December 12, 2019
Yesterday the complaint and summons in our new lawsuit challenging the SMUD electricity rates and charges for 2020 and 2021 were served at SMUD headquarters.
Here is our press release:
Contact: Mark Graham, NoEMF@sacsmartmeters.org
Wednesday, December 11, 2019
Title: SMUD customers file lawsuit over 2020 & 2021 electric rates: New electric rates are taxes prohibited by Proposition 26
Sacramento area electricity rates may be coming down if a lawsuit by two SMUD customers succeeds. According to the suit the new SMUD electricity rates and charges for 2020 and 2021 violate the California Constitution, Article XIII C, on local government taxes.
The suit, filed in Sacramento County Superior Court by Mark Graham and Jan Summers, asks the court to declare that SMUD’s 2020 and 2021 electric rates and charges are partly taxes and that SMUD may not extend or increase those taxes without approval of the voters, and to order SMUD to refund the taxes.
In June the SMUD Board approved new electric rates for 2020 and 2021, including four rate increases: January 1 and October 1 for each of the next 2 years. The rate increases are 3.75%, 3%, 2.5% and 2% respectively.
Those rates include Time of Day rates (TOD) and a Fixed Rate that SMUD created in 2017 and the older System Infrastructure Fixed Charge (SIFC). The Time of Day rates are higher in the Summer, especially from 5 – 8 p.m. Currently SMUD customers pay about $0.28 per kWh (kilowatt hour) during Summer peak hours, compared to $0.16 in Summer mid peak and $0.12 during Summer non peak hours. Non Summer rates are about $0.13 weekdays between 5-8 p.m. and $0.10 at all other times.
Proposition 26, which amended Article XIII C of the California Constitution, prohibits a local government from imposing, extending, or increasing taxes without the approval of the voters.
Article XIII C defines “tax” as “any levy, charge, or exaction of any kind imposed by a local government” but there are 7 exceptions. (Art. XIII C, § 1, subd. (e).) The definition excludes a charge imposed for a specific government service or product if: (1) the service or product is provided directly and exclusively to those who pay the charge; and (2) the charge does not exceed the reasonable costs to the local government of providing the service or product. (Art. XIII C, § 1, subd. (e)(2).)
Graham and Summers say that, according to SMUD’s rate design study for the current rates, the rates are 9.2% too high. For the 2017 rate action SMUD produced a “rate design study” which quantified each component of SMUD’s marginal cost of providing electricity and added them up to obtain SMUD’s marginal cost. But SMUD took the liberty of adding a “scalar” of 9.2%, which it said was for the purpose of setting the proposed rate revenues equal to rate revenues for the budget year. In other words they added 9.2% to their marginal cost to reach the amount of money the Board had decided it wanted to bring in and had budgeted.
At the rate hearing in June Graham presented this issue, the problem with the 9.2% scalar, to the Board. He recommended that SMUD reduce its rates by backing out the 9.2% scalar and then apply the desired increases. SMUD’s Jennifer Davidson responded that SMUD’s reasonable costs were actually its “embedded costs”, not its marginal costs. She provided no supporting evidence. When Graham made a Public Records Act request for documents analyzing SMUD’s “embedded cost” he found that there are no such documents.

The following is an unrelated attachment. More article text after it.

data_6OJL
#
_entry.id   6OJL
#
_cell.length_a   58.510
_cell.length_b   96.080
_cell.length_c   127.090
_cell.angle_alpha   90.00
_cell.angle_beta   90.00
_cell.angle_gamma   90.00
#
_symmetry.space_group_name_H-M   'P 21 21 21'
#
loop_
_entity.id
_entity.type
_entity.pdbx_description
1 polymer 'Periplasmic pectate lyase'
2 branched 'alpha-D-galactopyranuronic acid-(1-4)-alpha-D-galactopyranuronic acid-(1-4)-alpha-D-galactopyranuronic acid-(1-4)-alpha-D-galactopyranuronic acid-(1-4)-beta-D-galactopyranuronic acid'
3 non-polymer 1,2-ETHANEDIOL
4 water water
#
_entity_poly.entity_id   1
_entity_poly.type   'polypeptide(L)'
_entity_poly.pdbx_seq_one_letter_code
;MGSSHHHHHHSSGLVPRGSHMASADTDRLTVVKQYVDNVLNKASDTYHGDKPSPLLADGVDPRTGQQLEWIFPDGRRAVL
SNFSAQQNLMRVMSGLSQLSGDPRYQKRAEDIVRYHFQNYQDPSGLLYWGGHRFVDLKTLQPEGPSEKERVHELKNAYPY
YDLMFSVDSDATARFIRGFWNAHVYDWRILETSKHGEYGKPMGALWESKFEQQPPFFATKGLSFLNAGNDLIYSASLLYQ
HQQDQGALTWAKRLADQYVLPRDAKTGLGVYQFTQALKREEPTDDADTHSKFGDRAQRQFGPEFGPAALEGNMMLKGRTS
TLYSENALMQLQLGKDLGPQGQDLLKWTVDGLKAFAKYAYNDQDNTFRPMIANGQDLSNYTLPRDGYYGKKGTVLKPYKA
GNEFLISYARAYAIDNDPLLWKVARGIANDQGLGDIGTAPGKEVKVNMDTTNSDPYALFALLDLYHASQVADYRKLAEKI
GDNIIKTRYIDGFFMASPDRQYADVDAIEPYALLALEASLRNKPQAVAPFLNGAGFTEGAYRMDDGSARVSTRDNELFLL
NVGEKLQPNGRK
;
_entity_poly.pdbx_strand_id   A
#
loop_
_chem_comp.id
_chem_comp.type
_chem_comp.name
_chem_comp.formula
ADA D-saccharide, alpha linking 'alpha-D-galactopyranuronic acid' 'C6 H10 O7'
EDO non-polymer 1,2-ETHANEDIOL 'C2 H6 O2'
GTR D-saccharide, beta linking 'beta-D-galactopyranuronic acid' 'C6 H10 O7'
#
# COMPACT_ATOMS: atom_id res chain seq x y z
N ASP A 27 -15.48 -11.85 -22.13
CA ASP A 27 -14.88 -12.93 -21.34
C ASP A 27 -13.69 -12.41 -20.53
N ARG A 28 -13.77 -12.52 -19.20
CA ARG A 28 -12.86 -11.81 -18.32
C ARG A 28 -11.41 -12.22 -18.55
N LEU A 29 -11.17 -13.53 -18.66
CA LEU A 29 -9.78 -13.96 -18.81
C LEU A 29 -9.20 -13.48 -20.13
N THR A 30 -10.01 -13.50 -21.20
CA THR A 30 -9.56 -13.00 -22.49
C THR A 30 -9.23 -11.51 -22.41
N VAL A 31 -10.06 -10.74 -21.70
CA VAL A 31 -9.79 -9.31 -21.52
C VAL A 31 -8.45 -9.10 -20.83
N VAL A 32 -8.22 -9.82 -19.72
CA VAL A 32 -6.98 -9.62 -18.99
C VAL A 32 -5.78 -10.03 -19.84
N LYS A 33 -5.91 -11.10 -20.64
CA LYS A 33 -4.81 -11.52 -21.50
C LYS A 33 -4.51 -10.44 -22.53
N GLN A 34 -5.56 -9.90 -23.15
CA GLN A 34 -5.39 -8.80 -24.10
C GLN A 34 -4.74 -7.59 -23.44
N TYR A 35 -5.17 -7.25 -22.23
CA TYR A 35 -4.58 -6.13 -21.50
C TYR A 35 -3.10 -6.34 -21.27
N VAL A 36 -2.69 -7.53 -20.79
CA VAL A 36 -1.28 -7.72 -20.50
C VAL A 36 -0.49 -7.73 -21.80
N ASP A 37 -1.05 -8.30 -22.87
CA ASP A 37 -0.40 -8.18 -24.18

“SMUD can’t just decide how much money it wants to take in and set their electricity rates accordingly,” says Graham. “At least not without the approval of the voters. They are limited by the California Constitution, Article XIII C, to charging rates based on their reasonable cost of providing electric service.”
The only vote on the 2020 and 2021 electric rates was on June 24, 2019 by the SMUD Board.
“SMUD has been overcharging its customers for years,” say Graham and Summers. “For many years every time SMUD has increased rates they have just added a few percentage points to current rates. They rarely evaluate their reasonable cost of service. The 2017 rate design study did that and it shows their current rates are 9.2% too high.”
The complaint and summons were served on SMUD on December 11, 2019.
The case number is 34-2019-00267423.
Mark Graham has been raising awareness and advocating for better electricity policy from SMUD since early 2014, in particular with SMUD’s hazardous smart electric meters. Graham and Summers say that according to thousands of scientific studies the electromagnetic radiation (EMR) from SMUD’s smart meters are hazardous to human health. A group of SMUD customers succeeded in persuading SMUD to allow customers to “opt out” of their smart meter in 2012 and to receive an analog electric meter in 2013.
January 4, 2019
The oral argument in this case happened on December 12, 2018 at the Third District Court of Appeal. Nine of my friends and allies showed up to watch, listen and learn. I felt very supported by each of them. It was great to have so many friends and allies in the audience. The court room is a large round room with a high ceiling, columns near the back, and dark wood panels. It feels imposing, as if the purpose of the architecture were to remind everybody how important the court is. However I did not feel intimidated by it. There were three justices who were seated at the front. There were tables for the appellant (me) and respondent (SMUD) to sit at and a lectern in between them. Each side was given a total of 15 minutes and could reserve some time at the end to respond to what the other side had said. The justices asked a lot of questions and the clock continued to run while they were asking and I was answering them. Some people could not hear clearly what was being said. I have the audio recording of the event, which is a good but not great audio. There was a microphone at the lectern and one for each justice. You can hear the justices more clearly on the audio. In any case feel free to listen to it. If you have any comments please feel free to send them to me at Mark at (skip this @$*&%^@#$*&^) freewayblogging (skip this @$*&%^@#$*&^) dot com. I look forward to hearing from you.
On December 28, 2018 the Third District Court of Appeal issued its decision in Graham v SMUD. It ruled in favor of SMUD or “affirmed in full” the decision of the Sacramento Superior Court. You can download a copy of the court’s decision (“opinion”) here:
For more information on this case, go to:
Or download it from this website here:
MS Word file (.doc)
PDF file (.pdf)
As of today, January 4, I have not read the opinion yet. I have no urgent need to read it. I suppose there is the possibility of trying to get the Supreme Court to review this but I doubt they will. I will read it one day soon.
November 20, 2018
It is time for an update. After the Sacramento County Superior Court dismissed my lawsuit in October, 2016 I filed an appeal. As of today my appeal is still alive in the Third District Court of Appeal for the State of California.